On Tuesday morning we virtually attended the 'Achieving a Just Transition: Climate Change Mitigation Success Stories From Around The Globe' side event at COP23. The session was split into two halves; the first half was heavily focused on the just transition aspect of the talk. Speakers were mainly representatives from pacific islands, sharing stories of their climate activism, talking about how climate change has affected the lives and lifestyles of Pacifika, and talking about the responsibility of Pacific nations as leaders in climate change mitigation activism, as well as the responsibility of the "economic north" to lower emissions in order to help preserve the lives and homes of pacific islanders. This was highlighted by Fiji's presidency of COP23.
The role of pacific islands as leaders as opposed to being victims of climate change was especially emphasised. This provides Pacifika with agency and puts power in their hands. One of the speakers drove home the importance of this, by highlighting that technical but unsafe solutions, such as Geoengineering, are problematic, and these solutions should be avoided. The needs of Pacific Islanders, and the effects of climate change were detailed; we heard stories of the response to a category 5 cyclone in Fiji, and how adaptation was a part of the skill-set islanders have developed to deal with climate change. The changes were detailed by one of the speakers, a Pacific Island Climate Warrior, as having affected the lifestyle of island children, who are unable to play on many of the beaches, which have been washed away.
Another contentious point was the soundbite that "the age of coal is over". This assertion was challenged by a questioner, who said that the short-term decline in coal emissions had to be looked at through a sober lens, and that soundbites like that could be "damaging to the movement". Coal was a topic that came up often; stopping the use of coal was a key point in mitigating the effects to island nations. The UK and Canada were cited as examples of countries who have pledged to stop producing power from coal, by 2025. Australia on the other hand, was "named-and-shamed" as a country opening new mines for export, despite a great deal of both grassroots and national/political campaigning by pacific islanders to stop coal production.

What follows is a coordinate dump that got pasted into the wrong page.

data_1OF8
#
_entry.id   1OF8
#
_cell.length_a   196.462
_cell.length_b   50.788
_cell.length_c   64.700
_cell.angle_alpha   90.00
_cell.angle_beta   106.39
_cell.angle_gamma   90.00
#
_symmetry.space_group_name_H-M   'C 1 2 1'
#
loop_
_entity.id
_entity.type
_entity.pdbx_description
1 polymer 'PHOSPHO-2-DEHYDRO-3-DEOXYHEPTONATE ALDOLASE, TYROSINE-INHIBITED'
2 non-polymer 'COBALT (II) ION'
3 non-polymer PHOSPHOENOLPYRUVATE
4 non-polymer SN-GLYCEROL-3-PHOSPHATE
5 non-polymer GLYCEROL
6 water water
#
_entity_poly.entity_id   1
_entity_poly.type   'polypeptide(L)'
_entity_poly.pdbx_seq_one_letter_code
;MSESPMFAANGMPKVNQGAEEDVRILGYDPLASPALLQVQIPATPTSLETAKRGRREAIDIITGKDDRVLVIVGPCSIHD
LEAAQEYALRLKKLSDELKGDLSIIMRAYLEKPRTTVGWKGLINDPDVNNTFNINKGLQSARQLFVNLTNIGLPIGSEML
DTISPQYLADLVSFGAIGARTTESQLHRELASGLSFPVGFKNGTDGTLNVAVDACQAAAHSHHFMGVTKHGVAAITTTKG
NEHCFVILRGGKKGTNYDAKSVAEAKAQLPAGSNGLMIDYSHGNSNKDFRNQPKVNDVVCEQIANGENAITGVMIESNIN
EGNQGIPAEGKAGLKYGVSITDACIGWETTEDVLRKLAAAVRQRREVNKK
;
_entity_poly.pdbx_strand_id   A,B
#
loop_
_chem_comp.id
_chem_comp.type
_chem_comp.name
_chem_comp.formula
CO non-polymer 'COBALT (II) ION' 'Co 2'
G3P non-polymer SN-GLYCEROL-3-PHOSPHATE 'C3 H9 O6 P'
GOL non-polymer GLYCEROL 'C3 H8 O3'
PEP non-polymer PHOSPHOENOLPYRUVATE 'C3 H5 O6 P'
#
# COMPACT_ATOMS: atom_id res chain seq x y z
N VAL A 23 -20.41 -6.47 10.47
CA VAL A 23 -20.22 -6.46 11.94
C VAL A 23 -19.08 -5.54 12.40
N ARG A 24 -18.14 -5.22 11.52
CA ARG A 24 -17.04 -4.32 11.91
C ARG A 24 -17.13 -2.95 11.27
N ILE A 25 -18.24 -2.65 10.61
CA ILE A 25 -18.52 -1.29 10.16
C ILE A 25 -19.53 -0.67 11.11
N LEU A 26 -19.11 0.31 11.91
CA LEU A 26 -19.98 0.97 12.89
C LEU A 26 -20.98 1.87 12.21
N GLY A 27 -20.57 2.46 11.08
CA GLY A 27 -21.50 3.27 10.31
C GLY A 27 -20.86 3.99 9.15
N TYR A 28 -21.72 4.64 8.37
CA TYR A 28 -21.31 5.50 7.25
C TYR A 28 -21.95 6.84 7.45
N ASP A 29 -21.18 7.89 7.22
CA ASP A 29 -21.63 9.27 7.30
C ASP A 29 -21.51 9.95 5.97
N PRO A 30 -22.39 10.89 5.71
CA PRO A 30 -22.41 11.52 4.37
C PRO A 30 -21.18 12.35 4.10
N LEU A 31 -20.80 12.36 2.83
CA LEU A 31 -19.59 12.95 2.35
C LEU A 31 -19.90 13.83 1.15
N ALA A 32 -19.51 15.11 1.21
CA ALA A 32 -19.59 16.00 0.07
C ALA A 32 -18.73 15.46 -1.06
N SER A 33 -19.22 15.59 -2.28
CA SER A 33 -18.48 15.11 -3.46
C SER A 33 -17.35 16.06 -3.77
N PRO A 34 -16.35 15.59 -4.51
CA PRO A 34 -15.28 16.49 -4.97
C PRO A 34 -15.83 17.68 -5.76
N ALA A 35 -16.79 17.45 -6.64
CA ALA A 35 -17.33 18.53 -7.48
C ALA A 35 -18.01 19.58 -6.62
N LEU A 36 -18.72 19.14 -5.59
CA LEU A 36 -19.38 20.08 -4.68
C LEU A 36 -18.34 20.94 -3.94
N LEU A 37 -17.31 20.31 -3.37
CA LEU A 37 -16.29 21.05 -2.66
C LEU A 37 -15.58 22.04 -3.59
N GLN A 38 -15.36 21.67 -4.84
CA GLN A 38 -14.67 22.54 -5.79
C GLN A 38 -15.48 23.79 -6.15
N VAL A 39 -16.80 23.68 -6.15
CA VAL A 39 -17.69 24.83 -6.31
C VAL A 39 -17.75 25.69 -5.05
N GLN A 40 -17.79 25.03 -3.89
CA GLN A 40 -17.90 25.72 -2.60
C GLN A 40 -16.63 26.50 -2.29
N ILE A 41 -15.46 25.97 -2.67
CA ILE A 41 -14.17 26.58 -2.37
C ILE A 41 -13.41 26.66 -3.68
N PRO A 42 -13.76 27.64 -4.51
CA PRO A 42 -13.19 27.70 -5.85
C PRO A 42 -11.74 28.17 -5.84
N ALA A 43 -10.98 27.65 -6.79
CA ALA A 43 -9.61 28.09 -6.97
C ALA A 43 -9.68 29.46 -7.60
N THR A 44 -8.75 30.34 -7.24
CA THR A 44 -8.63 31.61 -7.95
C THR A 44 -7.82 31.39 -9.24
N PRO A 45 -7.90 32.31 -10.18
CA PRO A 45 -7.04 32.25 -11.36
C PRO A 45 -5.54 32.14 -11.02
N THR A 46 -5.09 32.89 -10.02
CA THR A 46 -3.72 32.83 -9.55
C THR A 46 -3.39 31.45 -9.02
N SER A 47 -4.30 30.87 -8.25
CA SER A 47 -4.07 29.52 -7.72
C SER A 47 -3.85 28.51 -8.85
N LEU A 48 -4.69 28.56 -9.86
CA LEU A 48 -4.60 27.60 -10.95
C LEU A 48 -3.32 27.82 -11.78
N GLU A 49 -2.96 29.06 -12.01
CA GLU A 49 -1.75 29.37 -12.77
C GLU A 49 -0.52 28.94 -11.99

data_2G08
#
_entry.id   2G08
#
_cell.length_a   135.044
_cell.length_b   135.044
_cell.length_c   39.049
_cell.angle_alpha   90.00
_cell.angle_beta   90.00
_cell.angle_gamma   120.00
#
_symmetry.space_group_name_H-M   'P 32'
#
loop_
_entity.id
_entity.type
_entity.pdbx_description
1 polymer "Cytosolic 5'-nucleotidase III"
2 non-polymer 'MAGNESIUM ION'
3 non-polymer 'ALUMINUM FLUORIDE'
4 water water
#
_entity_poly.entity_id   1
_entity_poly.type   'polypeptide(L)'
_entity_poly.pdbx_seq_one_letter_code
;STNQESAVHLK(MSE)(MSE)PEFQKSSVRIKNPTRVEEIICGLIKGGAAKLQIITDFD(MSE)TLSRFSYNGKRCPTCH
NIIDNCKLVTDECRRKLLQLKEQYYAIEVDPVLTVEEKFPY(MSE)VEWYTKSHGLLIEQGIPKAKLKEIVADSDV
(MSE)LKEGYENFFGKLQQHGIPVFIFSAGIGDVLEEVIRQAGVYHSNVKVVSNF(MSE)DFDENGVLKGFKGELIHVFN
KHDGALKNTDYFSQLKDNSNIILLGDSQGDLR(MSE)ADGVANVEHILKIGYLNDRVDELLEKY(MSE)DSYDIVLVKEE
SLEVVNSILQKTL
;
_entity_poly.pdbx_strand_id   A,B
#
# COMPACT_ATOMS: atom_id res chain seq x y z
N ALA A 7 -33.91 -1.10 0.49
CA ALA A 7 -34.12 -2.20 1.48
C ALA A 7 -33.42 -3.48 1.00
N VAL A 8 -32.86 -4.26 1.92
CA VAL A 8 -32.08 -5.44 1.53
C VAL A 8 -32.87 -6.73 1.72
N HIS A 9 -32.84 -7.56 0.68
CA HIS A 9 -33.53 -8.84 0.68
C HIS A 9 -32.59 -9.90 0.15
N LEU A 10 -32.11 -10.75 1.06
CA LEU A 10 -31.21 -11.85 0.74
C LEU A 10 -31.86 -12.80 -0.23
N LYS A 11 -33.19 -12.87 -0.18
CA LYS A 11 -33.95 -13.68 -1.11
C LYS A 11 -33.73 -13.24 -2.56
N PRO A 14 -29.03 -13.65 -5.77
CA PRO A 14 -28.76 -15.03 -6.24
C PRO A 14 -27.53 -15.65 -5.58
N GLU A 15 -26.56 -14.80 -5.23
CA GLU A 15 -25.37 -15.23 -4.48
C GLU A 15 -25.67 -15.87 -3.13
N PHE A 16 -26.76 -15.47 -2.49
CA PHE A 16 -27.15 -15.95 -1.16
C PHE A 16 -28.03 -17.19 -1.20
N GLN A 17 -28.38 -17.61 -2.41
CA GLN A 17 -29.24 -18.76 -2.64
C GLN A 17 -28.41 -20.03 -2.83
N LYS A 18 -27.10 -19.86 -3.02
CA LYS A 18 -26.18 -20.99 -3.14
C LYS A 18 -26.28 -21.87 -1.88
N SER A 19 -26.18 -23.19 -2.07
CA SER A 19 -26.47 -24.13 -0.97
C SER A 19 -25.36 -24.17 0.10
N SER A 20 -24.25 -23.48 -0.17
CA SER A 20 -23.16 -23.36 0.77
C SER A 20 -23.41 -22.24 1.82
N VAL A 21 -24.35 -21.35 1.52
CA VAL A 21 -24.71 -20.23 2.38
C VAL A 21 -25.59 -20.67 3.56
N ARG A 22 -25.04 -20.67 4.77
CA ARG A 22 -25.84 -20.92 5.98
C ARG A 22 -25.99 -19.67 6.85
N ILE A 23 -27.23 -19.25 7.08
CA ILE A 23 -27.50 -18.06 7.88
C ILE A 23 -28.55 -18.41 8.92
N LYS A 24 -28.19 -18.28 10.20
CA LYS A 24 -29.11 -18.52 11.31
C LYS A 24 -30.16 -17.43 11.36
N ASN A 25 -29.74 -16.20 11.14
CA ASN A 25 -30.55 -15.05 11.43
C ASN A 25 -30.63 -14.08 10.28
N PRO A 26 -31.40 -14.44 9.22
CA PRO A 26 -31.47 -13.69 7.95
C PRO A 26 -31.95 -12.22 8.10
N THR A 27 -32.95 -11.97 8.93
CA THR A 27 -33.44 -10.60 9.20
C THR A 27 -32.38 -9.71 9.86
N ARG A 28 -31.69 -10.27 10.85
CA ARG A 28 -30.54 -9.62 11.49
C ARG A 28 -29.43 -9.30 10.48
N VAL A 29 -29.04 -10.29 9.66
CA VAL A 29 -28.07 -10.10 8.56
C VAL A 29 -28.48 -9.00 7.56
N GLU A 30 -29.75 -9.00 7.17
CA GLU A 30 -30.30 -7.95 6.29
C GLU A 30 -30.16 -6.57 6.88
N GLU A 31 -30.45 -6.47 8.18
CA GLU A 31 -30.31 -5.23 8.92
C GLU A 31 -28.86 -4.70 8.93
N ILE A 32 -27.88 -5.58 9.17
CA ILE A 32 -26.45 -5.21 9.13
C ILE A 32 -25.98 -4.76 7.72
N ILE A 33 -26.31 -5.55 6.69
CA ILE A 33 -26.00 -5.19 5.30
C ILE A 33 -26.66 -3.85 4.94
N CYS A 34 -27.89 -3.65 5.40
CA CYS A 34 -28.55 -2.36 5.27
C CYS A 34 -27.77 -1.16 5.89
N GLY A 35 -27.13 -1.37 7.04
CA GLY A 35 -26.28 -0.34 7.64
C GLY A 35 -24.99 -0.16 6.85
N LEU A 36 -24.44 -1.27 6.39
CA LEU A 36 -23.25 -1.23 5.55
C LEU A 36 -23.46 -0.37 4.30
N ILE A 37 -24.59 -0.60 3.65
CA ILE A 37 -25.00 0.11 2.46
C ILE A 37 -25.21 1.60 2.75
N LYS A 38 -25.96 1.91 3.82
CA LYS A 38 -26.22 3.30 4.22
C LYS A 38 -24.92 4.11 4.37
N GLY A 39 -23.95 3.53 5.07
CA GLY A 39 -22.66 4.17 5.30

The second half dealt with the latter half of the subject title. Four success stories were given, broadly separated into two categories- land use, and energy use. The four speakers talked about: Japanese forestry conservation, observing and analysing peat fires in Indonesia, renewable cities in Germany, and renewable energy uptake in Italy. All four were examples of how focused policy change, and dedicated science and engineering solutions could help enormously to contribute to climate change mitigation and observation.
One of the most striking statistics delivered was that during the warm months, 97% of Indonesia's CO2 output was due to peat fires, which put its emissions/day higher than the total combined emissions from the EU!
All four speakers were interesting, and the changes being made in order to mitigate climate change were inspirational; the chair rightly explained that the purpose of the session had been to give examples of these types of schemes, and support to any other attempts to do the same. The hope was that this would provide real, practical ways to meet the targets set out in the Paris agreement.